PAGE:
Digitalization unleashes the power of steam
Imagine the more digital and connected factories of the future.
In these environments, data gathered from sensors can be streamed seamlessly to the cloud, with this information being used to improve performance, boost efficiency, and increase reliability.
For steam systems, rapid advances in digitalization and the growth of the Internet of Things makes this kind of innovation and efficiency available today. Paired with steam technology, it holds the key to a sustainability revolution in industry.
Steam – a natural technology
It is already possible to make steam systems highly efficient. But new approaches are going to help make steam a truly zero carbon technology. Boilers can be powered by electricity, for example, which can be provided by renewable generation such as wind or solar power. Electric steam generators can convert renewable electricity into steam at 97% energy conversion efficiency.1
Green hydrogen, created without carbon emissions, is another option to power steam boilers.
All of these alternatives could help organizations decarbonize their steam production. And it’s all achievable at a surprisingly realistic level of investment, with re-use of existing equipment eliminating the need to put in costly new infrastructure.
But in order to quantify the return in these updates, demonstrate improvements to stakeholders and ensure the systems are living up to their full potential, there is another piece of the puzzle.
Data demonstrates and drives results
Advances in digital technologies are enabling industrial plants to be monitored more closely than ever before and provide better visibility of asset performance. Sensors are affordable, compact and low-power, and often include the wireless connectivity needed to send their data back to a central server. Once this data is obtained, it can be processed locally, or sent to the cloud for analysis.
The data gathered from steam systems, such as from flowmeters, control valves, steam traps and heat exchangers means that relevant key performance indicators (KPIs) can be set. This will help the systems to deliver even greater efficiencies over the longer term.
This data is also invaluable to monitor equipment for any problems. By spotting issues early, there's an opportunity for preventative maintenance, before any more severe issues might arise. This helps to minimize downtime, which can often be prohibitively expensive in large production plants. Preventative maintenance can also help reduce any leaks, thus reducing the demand for steam.
Digital solutions mean it is easier for steam systems to be integrated into larger platforms. Data from the steam systems gives full visibility to decision-makers and enables different solutions to be used depending on what is best at any particular time – for example, choosing when to generate and use steam in response to excess electricity available from solar cells.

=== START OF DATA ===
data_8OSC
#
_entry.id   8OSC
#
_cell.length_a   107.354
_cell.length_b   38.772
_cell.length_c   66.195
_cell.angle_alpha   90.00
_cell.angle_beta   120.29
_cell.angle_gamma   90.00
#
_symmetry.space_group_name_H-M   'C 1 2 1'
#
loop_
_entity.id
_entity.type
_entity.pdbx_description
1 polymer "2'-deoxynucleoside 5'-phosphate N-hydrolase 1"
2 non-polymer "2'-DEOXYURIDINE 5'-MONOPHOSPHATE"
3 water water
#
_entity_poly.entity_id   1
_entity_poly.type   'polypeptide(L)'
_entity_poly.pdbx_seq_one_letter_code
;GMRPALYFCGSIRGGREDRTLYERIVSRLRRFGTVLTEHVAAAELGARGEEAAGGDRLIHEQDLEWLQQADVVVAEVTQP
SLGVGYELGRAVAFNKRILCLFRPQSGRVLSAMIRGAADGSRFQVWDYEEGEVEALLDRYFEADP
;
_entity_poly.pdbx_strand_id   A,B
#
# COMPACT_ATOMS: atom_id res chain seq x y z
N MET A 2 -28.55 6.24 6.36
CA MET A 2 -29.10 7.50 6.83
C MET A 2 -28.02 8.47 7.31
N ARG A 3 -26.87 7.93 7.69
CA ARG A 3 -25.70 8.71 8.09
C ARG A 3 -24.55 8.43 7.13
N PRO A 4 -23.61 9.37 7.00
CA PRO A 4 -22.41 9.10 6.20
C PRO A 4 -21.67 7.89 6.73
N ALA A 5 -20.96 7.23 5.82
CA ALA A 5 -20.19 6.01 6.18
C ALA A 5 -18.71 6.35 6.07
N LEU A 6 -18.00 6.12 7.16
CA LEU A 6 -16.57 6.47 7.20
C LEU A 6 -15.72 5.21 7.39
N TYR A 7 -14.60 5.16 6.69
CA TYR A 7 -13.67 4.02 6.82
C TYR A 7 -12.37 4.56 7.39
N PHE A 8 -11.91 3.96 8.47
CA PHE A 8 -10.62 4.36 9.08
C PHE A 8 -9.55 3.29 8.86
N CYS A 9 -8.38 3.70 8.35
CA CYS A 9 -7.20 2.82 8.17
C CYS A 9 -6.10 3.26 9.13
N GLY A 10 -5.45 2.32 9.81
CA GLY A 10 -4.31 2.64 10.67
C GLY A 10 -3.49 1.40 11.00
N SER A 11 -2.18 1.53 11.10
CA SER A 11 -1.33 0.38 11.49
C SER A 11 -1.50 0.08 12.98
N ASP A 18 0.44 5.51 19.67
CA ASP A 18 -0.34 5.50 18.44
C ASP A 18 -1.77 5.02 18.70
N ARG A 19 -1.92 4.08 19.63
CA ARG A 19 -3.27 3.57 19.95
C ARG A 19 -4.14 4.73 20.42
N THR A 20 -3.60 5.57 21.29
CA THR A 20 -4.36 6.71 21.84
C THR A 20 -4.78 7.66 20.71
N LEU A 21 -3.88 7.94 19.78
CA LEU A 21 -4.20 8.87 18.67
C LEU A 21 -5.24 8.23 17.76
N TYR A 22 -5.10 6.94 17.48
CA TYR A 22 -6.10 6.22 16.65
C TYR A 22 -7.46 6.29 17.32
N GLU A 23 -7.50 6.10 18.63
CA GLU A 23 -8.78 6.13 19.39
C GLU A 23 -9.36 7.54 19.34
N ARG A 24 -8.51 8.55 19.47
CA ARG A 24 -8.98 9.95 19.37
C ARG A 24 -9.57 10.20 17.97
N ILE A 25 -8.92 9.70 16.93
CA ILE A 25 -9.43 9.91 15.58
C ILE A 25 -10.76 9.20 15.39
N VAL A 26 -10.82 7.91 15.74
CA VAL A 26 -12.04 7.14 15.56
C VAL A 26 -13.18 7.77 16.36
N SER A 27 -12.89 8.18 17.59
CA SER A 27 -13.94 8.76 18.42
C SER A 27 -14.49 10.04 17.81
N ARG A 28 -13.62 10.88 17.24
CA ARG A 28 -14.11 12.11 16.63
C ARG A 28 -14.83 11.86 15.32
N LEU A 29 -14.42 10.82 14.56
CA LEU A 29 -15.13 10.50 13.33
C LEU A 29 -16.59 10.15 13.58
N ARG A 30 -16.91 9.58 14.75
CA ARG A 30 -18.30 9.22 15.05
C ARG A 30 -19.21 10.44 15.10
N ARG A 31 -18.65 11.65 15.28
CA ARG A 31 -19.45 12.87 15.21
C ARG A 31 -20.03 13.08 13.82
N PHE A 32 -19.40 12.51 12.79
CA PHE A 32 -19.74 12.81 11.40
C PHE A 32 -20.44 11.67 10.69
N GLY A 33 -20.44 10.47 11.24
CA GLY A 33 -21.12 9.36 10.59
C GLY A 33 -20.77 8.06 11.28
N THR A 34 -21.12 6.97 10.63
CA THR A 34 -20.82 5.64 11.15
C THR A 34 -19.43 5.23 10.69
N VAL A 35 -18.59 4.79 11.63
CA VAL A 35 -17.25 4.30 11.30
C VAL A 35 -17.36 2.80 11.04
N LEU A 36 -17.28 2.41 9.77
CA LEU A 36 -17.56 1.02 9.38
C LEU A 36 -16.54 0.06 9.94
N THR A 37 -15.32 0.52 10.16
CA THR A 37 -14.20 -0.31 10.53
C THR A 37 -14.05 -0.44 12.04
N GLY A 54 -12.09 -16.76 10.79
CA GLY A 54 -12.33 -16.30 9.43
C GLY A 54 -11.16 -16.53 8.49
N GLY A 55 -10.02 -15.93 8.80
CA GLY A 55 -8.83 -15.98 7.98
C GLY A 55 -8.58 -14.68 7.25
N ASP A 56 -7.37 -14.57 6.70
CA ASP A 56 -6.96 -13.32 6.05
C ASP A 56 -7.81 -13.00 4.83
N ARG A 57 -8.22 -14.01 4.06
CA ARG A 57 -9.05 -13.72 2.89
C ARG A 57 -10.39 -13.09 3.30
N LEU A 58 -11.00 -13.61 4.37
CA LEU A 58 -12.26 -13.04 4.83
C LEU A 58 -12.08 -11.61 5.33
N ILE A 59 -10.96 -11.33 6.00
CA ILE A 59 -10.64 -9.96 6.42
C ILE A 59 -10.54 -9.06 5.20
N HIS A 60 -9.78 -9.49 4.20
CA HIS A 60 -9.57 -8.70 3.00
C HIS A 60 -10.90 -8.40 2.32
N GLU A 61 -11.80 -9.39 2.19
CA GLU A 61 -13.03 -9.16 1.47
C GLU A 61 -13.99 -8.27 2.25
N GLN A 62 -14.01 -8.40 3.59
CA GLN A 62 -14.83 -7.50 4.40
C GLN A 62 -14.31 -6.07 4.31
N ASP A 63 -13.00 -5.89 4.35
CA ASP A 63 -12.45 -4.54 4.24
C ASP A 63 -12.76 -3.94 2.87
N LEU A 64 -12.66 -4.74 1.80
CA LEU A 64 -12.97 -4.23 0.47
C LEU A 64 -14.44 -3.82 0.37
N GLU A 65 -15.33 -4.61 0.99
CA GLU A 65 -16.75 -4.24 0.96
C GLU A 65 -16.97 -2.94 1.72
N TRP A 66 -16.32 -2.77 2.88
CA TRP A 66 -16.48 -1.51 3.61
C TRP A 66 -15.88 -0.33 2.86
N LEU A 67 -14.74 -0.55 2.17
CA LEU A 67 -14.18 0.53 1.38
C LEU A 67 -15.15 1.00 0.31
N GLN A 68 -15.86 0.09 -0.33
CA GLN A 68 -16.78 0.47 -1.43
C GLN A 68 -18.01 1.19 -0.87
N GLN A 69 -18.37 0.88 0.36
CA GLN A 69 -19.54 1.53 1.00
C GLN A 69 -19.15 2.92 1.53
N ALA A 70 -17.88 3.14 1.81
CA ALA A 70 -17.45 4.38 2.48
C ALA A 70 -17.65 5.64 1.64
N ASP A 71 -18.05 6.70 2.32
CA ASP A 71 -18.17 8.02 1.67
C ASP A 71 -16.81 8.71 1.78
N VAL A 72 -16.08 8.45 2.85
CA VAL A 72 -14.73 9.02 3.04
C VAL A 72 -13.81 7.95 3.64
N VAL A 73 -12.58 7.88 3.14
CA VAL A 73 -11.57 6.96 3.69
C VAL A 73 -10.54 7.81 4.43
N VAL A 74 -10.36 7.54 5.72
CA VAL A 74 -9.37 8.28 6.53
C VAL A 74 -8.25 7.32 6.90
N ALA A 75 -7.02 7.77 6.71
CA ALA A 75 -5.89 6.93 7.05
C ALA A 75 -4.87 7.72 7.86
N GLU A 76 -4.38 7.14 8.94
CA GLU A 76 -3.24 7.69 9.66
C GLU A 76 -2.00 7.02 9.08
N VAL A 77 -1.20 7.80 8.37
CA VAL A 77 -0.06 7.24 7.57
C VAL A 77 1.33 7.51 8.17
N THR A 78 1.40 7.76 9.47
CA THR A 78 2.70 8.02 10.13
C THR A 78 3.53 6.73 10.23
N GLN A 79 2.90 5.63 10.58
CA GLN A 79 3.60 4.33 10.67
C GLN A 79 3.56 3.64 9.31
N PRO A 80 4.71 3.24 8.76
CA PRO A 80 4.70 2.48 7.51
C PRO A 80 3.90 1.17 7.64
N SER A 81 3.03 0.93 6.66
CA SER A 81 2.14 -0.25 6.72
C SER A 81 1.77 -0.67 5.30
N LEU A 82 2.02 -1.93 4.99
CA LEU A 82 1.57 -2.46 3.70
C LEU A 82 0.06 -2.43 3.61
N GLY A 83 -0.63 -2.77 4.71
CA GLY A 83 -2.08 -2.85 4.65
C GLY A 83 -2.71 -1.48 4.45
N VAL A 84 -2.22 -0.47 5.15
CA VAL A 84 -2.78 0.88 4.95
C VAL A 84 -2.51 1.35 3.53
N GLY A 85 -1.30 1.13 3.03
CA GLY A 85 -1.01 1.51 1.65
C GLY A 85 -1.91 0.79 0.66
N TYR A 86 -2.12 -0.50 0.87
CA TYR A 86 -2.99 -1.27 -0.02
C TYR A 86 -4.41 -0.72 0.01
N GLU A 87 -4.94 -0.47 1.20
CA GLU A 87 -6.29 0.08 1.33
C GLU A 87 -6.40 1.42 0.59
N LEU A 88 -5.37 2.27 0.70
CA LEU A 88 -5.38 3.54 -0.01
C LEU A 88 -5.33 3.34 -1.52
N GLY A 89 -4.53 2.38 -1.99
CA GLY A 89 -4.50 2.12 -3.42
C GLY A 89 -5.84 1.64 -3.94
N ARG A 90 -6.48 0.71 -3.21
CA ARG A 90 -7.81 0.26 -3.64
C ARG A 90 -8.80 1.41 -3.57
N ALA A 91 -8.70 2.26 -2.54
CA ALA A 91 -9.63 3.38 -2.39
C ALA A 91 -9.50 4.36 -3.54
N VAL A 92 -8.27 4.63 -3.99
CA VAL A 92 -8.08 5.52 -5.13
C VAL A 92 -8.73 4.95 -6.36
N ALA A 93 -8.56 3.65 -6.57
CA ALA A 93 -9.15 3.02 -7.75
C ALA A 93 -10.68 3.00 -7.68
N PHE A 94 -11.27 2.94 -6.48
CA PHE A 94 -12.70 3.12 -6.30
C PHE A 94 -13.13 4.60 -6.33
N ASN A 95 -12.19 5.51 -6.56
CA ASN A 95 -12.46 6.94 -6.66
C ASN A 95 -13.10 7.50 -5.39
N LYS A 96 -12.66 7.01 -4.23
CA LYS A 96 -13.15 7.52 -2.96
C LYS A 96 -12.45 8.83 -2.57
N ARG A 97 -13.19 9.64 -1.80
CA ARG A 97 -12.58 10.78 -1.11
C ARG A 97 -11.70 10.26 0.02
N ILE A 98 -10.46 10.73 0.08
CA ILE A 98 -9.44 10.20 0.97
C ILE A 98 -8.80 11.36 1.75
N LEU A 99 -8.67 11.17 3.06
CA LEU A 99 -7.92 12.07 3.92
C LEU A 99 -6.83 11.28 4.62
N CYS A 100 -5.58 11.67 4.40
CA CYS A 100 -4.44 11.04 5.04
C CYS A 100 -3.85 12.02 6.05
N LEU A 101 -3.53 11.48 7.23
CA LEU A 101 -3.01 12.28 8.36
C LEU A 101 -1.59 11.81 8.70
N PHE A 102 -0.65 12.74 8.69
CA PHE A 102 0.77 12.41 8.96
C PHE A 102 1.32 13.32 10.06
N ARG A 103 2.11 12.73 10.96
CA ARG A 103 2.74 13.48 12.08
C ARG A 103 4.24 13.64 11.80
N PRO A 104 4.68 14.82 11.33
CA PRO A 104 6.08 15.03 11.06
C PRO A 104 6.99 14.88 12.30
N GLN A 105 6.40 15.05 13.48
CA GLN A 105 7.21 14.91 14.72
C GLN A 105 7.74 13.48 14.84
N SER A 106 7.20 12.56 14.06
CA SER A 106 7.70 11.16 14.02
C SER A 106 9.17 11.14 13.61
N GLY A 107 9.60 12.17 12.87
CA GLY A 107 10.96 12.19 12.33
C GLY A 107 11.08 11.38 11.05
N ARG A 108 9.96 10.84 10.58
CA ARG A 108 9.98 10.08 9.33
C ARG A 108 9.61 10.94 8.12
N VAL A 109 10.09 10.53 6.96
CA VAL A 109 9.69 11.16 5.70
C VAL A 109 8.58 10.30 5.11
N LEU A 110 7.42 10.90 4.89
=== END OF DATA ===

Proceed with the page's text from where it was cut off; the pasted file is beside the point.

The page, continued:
Data can also enable better management of the condensate water in the system, and the steam traps used to remove it for return to the boiler. Condensate typically contains about 25 per cent of the usable energy of the steam from which it came2. Returning this to the boiler feed tank can save thousands of pounds per year in energy alone. It also reduces the need for fresh replacement water, while saving money by cutting the requirement for costly chemicals to treat raw water.
For example, Spirax Sarco carried out a project at an oil refinery that delivered energy savings of £100,000 within 12 months, simply by identifying and replacing steam traps that had failed.
Overall, digitalization and the data insights it provides can be used to further enhance the efficiency and sustainability of steam systems. As organizations push to reduce their carbon emissions to the bare minimum, all of these improvements are significant part of the journey.
One of the biggest technology trends right now is the growth of artificial intelligence (AI). In industry, AI systems can create new opportunities for automation, providing the decision-making that would previously have been impossible with conventional IT systems.
Eventually, AI may enable the deployment of fully autonomous steam systems, which calibrate themselves in real-time to improve productivity and boost efficiency. There is a growing trend towards running AI algorithms on ‘edge’ processors on or near the factory floor, instead of shipping data off to the cloud, which speeds up the response to inputs – and could help make such autonomous systems a practical reality.
Right now, steam stands at a point of tremendous innovation. It can play a central role in the broader context of the climate emergency and can provide exciting opportunities for existing and next-generation technical talent who want to deliver environmental change.